Funny how a world record can change one's perspective.

Funny how a world record can change one's perspective.

"I think it means track just got a lot more serious for me," laughed Ashton Eaton, marveling that, at least for the time being, his name will be linked to the words "heptathlon world-record holder."

The Oregon senior broke Dan O'Brien's 17-year-old mark in the seven-event track and field discipline at the NCAA Indoor championships earlier this month.

All of a sudden, he's not just looking like the man to beat in the decathlon when the Ducks host the NCAA Outdoor championships in June, he's looking at making track a career. He's looking at a serious bid for the London Olympics in 2012.

In just two short days in Fayetteville, Ark., everything changed.

"Looking forward, it's cool to know that potentially I could do track after college — because I love track, you know?" he said. "But it also makes me a little nervous because I reached this level so far ahead of where I thought I would. The expectations may be too high."

Eaton scored 6,499 points, surpassing O'Brien's previous indoor best of 6,476 set in Toronto in 1993.

The men's heptathlon includes the 60-meter dash, long jump, shot put, high jump, 60-meter hurdles, pole vault, and 1,000 meters. The athletes switch to the decathlon for the outdoor championships.

To put Eaton's record in context, Olympic gold medalist Bryan Clay defended his heptathlon title at the world indoor championships in Qatar earlier this month and scored 6,204 points. Runner-up Trey Hardee scored 6,184.

Even Eaton was stunned.

"It's almost like nothing was going through my head. I didn't know how to think," he said. "This accomplishment sprung on me so fast and it surprised me so much, that it was like 'I don't know what to do.'"

So he excitedly called his mom from the infield. She normally watches her son's meets via the Internet, but she was busy that day visiting Eaton's grandfather in rural Oregon.

"She goes, 'Wait, wait, wait. You mean like the meet record? The American record?'" Eaton recalled. "I said 'No mom. I broke the WORLD RECORD — the never-been-done-before record.'"

Eaton was just 5 when O'Brien set the mark, and it frankly didn't ever occur to him that he'd break it — especially while still in college.

Eaton scarcely knew what the multi-events were about when he became a Duck. His high school coach in Bend had contacted the university touting Eaton's potential.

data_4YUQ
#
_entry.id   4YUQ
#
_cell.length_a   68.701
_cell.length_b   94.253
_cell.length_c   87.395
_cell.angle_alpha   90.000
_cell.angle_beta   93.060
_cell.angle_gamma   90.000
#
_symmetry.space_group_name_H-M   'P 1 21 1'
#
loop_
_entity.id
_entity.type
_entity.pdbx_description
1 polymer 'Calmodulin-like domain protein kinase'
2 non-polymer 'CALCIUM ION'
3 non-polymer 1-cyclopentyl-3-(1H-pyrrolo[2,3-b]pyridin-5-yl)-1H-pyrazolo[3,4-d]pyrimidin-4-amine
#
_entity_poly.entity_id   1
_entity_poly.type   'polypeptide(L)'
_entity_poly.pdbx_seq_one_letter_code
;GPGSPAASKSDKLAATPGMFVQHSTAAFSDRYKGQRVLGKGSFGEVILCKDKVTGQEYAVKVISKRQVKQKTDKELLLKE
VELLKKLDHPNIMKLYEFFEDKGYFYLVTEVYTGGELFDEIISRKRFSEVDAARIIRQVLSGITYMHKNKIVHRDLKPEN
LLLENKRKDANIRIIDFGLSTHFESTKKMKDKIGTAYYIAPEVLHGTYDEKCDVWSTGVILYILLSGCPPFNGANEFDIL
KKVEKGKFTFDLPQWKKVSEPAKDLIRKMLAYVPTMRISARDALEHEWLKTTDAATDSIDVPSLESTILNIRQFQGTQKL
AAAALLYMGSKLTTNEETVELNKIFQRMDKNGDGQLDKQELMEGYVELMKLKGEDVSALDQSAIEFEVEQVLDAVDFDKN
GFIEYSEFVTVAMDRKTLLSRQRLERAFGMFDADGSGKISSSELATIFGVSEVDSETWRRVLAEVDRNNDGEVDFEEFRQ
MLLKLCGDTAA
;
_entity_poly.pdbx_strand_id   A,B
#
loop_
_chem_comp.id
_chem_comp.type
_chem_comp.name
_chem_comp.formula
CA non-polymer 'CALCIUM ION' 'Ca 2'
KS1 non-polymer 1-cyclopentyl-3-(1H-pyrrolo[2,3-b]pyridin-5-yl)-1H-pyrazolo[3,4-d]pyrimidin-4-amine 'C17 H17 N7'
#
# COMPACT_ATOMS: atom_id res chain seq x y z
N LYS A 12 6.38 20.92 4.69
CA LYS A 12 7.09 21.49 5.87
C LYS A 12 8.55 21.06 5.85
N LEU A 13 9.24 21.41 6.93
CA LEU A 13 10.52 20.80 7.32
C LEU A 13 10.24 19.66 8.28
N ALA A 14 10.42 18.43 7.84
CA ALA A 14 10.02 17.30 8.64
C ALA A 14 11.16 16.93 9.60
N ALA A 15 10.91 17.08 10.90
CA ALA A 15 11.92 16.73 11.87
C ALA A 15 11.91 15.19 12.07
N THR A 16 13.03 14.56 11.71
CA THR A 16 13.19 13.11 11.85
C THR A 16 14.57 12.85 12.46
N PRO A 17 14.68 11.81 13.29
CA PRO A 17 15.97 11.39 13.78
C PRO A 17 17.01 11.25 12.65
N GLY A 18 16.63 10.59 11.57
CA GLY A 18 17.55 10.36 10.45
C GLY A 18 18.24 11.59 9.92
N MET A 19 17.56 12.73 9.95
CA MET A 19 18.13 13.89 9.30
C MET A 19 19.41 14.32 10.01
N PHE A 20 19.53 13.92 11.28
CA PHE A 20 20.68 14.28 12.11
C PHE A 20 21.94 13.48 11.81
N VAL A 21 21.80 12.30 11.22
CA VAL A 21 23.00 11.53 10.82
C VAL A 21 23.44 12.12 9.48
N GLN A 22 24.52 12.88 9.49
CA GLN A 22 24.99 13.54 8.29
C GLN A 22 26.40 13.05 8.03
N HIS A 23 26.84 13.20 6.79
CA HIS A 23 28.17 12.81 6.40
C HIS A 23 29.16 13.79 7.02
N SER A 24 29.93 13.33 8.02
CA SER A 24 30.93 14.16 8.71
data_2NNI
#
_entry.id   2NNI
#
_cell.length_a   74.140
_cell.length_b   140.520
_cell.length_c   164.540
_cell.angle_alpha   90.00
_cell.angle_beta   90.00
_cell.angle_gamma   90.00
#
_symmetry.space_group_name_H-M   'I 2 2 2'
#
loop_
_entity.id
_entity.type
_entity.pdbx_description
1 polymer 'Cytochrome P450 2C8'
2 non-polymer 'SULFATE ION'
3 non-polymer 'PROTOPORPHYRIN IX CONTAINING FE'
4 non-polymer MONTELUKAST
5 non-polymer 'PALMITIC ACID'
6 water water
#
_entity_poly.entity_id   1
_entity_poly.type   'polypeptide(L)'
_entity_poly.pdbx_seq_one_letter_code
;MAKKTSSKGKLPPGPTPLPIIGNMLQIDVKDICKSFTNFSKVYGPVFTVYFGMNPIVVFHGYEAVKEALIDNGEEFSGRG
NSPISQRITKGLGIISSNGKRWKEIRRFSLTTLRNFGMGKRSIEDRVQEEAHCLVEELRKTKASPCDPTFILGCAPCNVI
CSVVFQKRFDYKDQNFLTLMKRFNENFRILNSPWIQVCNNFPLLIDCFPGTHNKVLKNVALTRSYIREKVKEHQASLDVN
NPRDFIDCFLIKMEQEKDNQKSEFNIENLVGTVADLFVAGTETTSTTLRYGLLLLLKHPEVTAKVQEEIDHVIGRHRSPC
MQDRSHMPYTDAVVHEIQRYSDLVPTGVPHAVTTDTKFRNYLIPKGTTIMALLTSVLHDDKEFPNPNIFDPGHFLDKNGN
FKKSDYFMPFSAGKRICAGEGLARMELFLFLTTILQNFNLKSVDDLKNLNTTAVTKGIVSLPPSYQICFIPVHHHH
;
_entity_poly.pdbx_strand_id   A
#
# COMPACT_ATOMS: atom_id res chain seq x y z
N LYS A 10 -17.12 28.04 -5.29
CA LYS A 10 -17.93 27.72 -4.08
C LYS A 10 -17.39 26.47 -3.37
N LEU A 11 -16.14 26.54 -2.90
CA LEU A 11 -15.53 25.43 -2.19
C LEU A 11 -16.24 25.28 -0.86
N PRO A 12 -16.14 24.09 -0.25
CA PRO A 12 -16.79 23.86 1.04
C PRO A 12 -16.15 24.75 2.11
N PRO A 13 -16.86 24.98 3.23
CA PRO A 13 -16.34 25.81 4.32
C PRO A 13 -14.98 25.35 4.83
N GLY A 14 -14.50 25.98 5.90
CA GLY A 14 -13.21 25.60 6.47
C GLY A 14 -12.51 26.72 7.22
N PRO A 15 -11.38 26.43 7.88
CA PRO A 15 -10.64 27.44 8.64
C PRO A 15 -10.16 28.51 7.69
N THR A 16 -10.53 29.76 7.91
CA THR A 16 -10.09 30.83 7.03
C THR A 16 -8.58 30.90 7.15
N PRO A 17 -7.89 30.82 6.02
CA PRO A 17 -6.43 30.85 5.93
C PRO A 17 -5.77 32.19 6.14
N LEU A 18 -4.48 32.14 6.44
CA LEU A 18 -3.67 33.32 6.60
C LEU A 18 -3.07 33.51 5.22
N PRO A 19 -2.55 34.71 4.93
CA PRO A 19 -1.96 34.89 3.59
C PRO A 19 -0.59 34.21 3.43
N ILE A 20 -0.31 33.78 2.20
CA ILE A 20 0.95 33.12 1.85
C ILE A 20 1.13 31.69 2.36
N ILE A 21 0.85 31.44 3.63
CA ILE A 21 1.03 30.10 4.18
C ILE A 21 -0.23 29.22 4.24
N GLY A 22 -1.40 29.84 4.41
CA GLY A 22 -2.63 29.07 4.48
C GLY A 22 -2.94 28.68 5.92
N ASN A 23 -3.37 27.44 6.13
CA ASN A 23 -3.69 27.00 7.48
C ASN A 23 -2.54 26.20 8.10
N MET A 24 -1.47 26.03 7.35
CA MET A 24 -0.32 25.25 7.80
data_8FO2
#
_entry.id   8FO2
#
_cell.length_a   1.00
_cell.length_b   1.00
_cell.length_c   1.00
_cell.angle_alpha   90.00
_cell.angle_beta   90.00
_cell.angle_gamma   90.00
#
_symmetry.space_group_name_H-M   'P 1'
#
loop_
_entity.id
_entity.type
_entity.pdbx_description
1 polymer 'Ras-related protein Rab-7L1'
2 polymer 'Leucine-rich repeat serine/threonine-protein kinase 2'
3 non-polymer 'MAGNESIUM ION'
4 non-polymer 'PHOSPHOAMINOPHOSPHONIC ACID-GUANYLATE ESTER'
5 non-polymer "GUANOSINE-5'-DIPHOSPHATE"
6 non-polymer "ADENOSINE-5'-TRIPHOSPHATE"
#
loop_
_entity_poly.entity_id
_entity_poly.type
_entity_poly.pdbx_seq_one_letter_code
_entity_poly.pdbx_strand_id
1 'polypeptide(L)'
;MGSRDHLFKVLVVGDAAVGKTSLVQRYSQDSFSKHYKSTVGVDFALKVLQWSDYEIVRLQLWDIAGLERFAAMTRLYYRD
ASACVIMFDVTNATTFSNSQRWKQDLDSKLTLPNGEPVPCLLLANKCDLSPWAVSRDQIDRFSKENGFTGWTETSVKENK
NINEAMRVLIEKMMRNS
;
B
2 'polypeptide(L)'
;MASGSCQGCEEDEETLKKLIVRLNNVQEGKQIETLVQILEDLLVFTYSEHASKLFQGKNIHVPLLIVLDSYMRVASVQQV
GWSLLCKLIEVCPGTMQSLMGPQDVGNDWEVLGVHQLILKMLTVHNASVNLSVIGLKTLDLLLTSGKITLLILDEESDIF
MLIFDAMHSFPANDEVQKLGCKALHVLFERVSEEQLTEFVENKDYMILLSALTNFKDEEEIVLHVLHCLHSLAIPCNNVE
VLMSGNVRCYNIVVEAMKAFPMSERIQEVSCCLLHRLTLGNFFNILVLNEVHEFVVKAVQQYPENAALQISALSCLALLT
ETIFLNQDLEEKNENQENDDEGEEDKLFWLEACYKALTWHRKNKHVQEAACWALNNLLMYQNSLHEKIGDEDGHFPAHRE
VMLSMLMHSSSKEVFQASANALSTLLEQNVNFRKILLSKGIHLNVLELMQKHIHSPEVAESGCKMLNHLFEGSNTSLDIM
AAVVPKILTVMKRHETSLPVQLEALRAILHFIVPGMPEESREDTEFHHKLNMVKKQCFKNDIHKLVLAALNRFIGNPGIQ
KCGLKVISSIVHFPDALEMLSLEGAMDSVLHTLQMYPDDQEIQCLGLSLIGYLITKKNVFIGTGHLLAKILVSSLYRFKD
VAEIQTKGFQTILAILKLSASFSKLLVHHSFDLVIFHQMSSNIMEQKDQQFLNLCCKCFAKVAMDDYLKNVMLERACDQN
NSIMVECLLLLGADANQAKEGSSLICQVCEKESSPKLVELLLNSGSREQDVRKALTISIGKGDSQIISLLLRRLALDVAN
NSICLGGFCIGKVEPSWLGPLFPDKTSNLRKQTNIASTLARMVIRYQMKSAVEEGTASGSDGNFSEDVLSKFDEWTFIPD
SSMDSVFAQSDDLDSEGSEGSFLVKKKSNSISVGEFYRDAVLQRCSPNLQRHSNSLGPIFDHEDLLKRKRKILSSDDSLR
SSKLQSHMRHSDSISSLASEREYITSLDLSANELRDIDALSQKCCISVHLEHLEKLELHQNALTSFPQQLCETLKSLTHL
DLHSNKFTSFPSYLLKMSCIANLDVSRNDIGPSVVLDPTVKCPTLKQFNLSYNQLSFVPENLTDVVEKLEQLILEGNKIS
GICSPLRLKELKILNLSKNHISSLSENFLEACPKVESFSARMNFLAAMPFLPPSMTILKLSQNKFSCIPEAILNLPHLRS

"I didn't come into college thinking I want to be a multisport athlete. I came into college not knowing anything about anything," he said. "All I knew was how to run and jump, basically."

Eaton excelled. He is a four-time NCAA champion, twice in the decathlon and twice in the indoor heptathlon. He's a two-time Pac-10 champion in the decathlon.

In his formative days with the Ducks, Eaton worked primarily with assistant coach Dan Steele, now the head coach at Northern Iowa.

"He has got all the right physical tools," Steele said about Eaton. "But I think the thing that makes him so amazing and so fun to watch is that he's got all the mental, emotional and intellectual tools as well. He's got virtually no ego. He's got an appropriate level of respect for the decathlon. He's humble yet confident. He's a tenacious competitor, yet he can handle losing."

Steele said he believes that Eaton is going to rise to the top level of the sport — if he's not there already — and help shine a spotlight on a discipline that is sometimes overlooked in track and field.

Not to say that the multisport events haven't had their moments, like Bruce Jenner claiming the world record and gold at the 1976 Montreal Olympics, and O'Brien's gold at the 1996 Atlanta Games after the hyped but ultimately busted rivalry with Dave Johnson leading up to Barcelona.

The addition of Eaton to the elite ranks with Clay and Hardee could give the historically dominant United States a Dream Team for the London Olympics. Americans last swept the event in the 1952 Helsinki Games, when Bob Mathias, Milt Campbell and Floyd Simmons did it.

"I know all about Ashton," O'Brien told The Associated Press. "I saw the potential. I just didn't think it would come as soon as it has."

O'Brien figured Clay or Hardee would be in a better position to break his record, which was sealed when O'Brien went under the 3-minute mark in the 1,000 meters.

"Looking back on it now I should have run a little faster," he joked, "then it would have stood longer."

Last summer Eaton finished second to Hardee in the decathlon in the U.S. championships, while Clay nursed a hamstring injury. Eaton went on to finish 18th at the world championships in Berlin.

Just like when he arrived at Oregon and had no idea what he was getting into, Eaton says he honestly has no clue how to move to the next level. He imagines he'll have to hire an agent and get a sponsor.

The sponsor thing should be easy: Oregon's highest-profile booster is Nike co-founder Phil Knight, himself a former track athlete.

But before all that, Eaton is happy just playing out his last season as a Duck, hoping for a strong finale to it all at Hayward Field in June. The difficult part — training and competing while earning a degree in psychology — will close, and a new, unimagined chapter will open.

"If I knew then how hard it was going to be," he joked, "I would have said, 'You know what? Forget that.'"